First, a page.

Ethiopia

The Sustainable Intensification of Maize-Legume Cropping Systems for Food Security in Eastern and Southern Africa (SIMLESA) is working in Ethiopia , East Africa, because of the country’s large population of approximately 96 million people (World Fact Book, 2015)1 , and high poverty levels2as a result of recurrent famines, aggravated by small farm sizes, frequent droughts and extensive land degradation.

The potential for improving productivity and incomes for farmers who depend on maize and legume systems, however, remains pitifully high. In this country, 1.99 million hectares is planted to maize yielding approximately 3.243 tons per hectare, but with very high variability which increases the risk of seasonal food insecurity. Likewise, the legume area is expanding4 in response to growing export demand for legumes – for example, haricot beans to East Africa, and Sudan. However, less than 25 percent of the maize or legume area is under improved varieties but underdeveloped seed systems are a major constraint.

Other constrains to agricultural production and productivity are low level of technology adoption, poor market access for smallholder farmers, and limited technological options for the very diverse5 agro-ecological areas and farmers’ circumstances. Resource shortages, including scarcity of land in high potential areas6, seasonal labour shortage, inadequate draught power, and insufficient supply of input and credit are identified as major crop production challenges. Also, population pressure is another constraint contributing to environmental degradation and declining land holding per household. Farmers in drought-prone areas have an average farm size of 2.36 hectares and average family size of eight people per household.

On the other hand, average farm size in sub-humid maize-legume based farming system is 1.5 hectares with average family size of seven per household. Cognizant of these inter related production constraints of the predominantly maize-legume farming systems, Ethiopia was identified a major SIMLESA program country by ACIAR and CIMMYT.

SIMLESA activities are being implemented by eight research canters including 17 districts/communities located in different maize-legume growing agro-ecologies of the country.

In the sub-humid high potential maize and legume growing farming systems, low soil fertility, especially low nitrogen, is the most important production constraint. Use of traditional soil fertility management practices such as crop residues, manure, fallow, cereals/legume intercropping, crop rotation, among other practices, has declined together with farm size, coupled with alternative uses for manure as fuel and crop residues as feed, fuel and construction material. Few farmers practice fallowing and crop rotation because of scarcity of land. With increasing population pressure, and land scarcity, livestock increasingly dependent on crop residues; production of improved forage or fodder crops is hampered by poor awareness of available options and lack of seed.

  1. https://www.cia.gov/library/publications/the-world-factbook/geos/et.html
  2. 39% of the population is below poverty line
  3. The Federal Democratic Republic of Ethiopia Central Statistical Agency Agricultural Sample Survey 2013/14
  4. The areas of pulses was 2.37 ha in 2010 while was 3.26 in 2014.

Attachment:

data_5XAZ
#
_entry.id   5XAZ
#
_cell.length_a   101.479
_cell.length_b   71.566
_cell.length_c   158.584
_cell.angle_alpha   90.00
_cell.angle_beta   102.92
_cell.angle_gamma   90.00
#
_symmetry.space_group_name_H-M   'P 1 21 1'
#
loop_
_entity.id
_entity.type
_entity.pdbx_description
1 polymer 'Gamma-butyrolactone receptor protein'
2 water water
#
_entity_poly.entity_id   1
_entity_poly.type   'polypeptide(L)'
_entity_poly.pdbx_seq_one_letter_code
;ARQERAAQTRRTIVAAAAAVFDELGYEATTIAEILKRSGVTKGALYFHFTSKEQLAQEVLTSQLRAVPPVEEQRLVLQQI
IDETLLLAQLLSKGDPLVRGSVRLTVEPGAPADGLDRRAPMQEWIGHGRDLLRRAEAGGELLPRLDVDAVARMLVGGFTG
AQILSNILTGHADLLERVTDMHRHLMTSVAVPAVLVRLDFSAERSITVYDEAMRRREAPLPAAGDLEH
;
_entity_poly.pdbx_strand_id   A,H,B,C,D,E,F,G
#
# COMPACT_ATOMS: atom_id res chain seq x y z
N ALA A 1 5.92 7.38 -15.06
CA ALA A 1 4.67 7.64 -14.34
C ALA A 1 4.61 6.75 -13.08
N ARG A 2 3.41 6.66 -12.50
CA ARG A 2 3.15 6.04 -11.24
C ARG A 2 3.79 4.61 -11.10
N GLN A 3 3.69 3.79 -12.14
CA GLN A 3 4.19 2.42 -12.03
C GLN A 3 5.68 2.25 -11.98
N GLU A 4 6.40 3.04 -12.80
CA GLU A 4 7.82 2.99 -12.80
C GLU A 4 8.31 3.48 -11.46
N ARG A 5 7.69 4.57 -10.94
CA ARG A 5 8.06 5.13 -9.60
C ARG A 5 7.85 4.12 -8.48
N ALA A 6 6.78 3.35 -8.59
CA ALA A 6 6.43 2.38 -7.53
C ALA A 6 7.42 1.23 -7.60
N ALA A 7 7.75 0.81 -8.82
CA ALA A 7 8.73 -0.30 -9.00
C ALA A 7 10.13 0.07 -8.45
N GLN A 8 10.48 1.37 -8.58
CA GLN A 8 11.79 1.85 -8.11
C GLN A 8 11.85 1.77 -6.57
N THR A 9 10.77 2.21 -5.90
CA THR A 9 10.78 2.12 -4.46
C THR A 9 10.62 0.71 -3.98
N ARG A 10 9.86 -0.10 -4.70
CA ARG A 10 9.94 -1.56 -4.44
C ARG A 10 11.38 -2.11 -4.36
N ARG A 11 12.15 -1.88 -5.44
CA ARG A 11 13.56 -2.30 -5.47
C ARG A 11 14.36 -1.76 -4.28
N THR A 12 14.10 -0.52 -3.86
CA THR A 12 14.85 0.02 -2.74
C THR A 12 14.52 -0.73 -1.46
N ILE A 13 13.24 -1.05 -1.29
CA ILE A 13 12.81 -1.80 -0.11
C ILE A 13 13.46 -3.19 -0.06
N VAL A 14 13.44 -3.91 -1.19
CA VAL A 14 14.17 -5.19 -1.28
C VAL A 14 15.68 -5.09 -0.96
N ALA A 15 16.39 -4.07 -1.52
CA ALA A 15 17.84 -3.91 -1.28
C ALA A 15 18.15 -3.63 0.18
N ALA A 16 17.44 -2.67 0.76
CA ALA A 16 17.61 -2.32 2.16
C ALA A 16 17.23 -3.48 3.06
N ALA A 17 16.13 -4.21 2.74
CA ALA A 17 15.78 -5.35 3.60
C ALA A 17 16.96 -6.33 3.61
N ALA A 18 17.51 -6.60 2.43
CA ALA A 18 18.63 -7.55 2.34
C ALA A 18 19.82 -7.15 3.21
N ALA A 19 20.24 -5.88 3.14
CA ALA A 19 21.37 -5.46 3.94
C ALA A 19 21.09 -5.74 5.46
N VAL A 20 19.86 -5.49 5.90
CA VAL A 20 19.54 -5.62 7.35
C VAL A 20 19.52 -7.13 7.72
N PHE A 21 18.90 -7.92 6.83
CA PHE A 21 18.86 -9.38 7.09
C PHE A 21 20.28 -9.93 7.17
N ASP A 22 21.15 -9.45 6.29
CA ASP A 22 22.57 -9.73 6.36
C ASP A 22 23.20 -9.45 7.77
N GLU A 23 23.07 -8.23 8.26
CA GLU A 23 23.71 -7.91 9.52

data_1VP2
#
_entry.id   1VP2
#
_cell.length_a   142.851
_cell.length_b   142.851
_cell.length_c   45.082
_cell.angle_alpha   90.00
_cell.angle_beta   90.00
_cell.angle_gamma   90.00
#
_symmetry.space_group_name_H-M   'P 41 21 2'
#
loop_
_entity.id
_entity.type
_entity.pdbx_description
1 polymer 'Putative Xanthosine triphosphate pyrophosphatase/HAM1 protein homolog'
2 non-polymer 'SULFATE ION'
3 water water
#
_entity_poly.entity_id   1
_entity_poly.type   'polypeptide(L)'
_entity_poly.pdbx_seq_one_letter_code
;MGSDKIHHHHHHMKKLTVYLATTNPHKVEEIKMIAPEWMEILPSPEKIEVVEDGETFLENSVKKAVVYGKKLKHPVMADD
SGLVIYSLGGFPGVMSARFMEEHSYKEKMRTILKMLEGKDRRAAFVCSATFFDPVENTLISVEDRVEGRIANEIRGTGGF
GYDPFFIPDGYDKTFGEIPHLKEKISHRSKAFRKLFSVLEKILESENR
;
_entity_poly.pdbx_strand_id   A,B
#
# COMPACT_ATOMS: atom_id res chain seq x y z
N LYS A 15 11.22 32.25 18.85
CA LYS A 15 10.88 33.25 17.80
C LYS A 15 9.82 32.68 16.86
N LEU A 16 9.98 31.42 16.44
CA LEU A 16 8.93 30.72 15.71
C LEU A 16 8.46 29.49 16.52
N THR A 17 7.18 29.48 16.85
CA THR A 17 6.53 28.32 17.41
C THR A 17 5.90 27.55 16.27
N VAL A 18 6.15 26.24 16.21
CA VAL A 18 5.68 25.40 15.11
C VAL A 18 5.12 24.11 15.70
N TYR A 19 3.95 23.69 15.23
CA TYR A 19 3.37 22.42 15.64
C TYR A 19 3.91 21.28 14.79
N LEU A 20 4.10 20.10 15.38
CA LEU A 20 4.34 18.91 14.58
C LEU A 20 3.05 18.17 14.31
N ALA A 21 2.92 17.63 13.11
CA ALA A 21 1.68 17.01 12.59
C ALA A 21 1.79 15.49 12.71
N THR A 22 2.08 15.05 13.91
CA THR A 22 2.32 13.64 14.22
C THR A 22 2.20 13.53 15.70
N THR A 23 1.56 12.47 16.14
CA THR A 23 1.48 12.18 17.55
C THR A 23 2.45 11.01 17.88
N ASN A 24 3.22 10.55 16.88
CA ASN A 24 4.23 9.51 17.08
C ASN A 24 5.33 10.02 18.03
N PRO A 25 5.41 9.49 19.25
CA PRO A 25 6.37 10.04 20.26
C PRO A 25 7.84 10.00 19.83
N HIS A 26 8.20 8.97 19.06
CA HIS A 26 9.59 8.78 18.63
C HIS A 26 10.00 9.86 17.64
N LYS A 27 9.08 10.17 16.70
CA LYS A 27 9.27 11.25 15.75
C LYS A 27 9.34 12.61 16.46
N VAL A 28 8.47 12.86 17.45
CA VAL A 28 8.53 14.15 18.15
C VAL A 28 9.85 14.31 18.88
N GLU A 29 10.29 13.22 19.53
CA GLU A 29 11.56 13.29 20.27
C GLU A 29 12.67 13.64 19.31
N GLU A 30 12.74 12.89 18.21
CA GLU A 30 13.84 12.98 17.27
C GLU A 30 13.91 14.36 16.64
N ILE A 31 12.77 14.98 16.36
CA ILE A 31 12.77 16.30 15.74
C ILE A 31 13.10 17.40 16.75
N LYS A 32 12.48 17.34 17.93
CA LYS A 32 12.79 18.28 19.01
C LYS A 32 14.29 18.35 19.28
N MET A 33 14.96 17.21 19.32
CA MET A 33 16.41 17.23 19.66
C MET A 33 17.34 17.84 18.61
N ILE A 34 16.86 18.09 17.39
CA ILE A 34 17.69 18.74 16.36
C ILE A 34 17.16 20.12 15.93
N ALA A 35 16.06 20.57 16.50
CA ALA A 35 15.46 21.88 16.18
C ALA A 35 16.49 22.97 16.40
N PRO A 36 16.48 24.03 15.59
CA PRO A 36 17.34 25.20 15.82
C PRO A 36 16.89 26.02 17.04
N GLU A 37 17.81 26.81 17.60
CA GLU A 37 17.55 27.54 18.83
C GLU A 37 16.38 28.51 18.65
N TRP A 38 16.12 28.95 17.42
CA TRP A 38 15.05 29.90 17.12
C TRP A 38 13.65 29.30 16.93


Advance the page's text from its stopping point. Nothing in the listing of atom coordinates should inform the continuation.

Monitoring, Evaluation and Learning

Direct beneficiaries reached through SIMLESA support : 128,208

Innovation Platforms: 19

Farmers Reached: 10,473

Researchers Trained: 651

Adoption Target: 153,303

Thematic Area Ethiopia
Area under dedicated for maize (millions) 1.7
Production per ha (tonnes) 2.0
Baseline reports 1
Current Maize Productivity 6.34
Current legume Productivity 2.4

SIMLESA Impacts in Ethiopia

  • Scientific Impact

    Impacts

    Through partnership and collaborative research in the target countries, in line with the program design, the SIMLESA program has consistently maintained its focus on generating scientific impacts.

  • Capacity Impact

    Impacts

    SIMLESA has continued to deliberately direct its efforts on trainings in conservation agriculture principles and technologies; sustainable and climate responsive agriculture production systems; agricultural production systems simulations; risk management and systems modelling acknowledging the socioeconomic dynamics of households in different sites.

  • Community Impact

    Impacts

    During the design phase, the program set targets and adoption pathways to achieve scaling out processes in terms of the number of research communities covered, number of farmers reached out and the number of adopters (these being the farmers who have learned, embraced and started practising sustainable intensification technologies).

  • Economic Impact

    Impacts

    SIMLESA has brought increased use of CA-based sustainable intensification options technology in communities which have also led to evident reduction of production costs and increased crop productivity per unit area especially and dietary diversification in farm households where maize and legumes are intercropped.

  • Social Impact

    Impacts

    SIMLESA, on the social dimension side, continues to improve family fabric through the hosting of exploratory trials which promote the participation of men, women and youths thereby making everyone strategic and important participant in household farming activities.

  • Environmental Impact

    Impacts

    Climate change is expected to negatively impact agricultural production in SIMLESA countries. Low-nitrogen stress combined with drought and heat stress will become increasing constraints on maize production, and on growing improved varieties.

PUBLICATIONS

    DATASETS

      Trial Demonstration Plots

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      CIMMYT.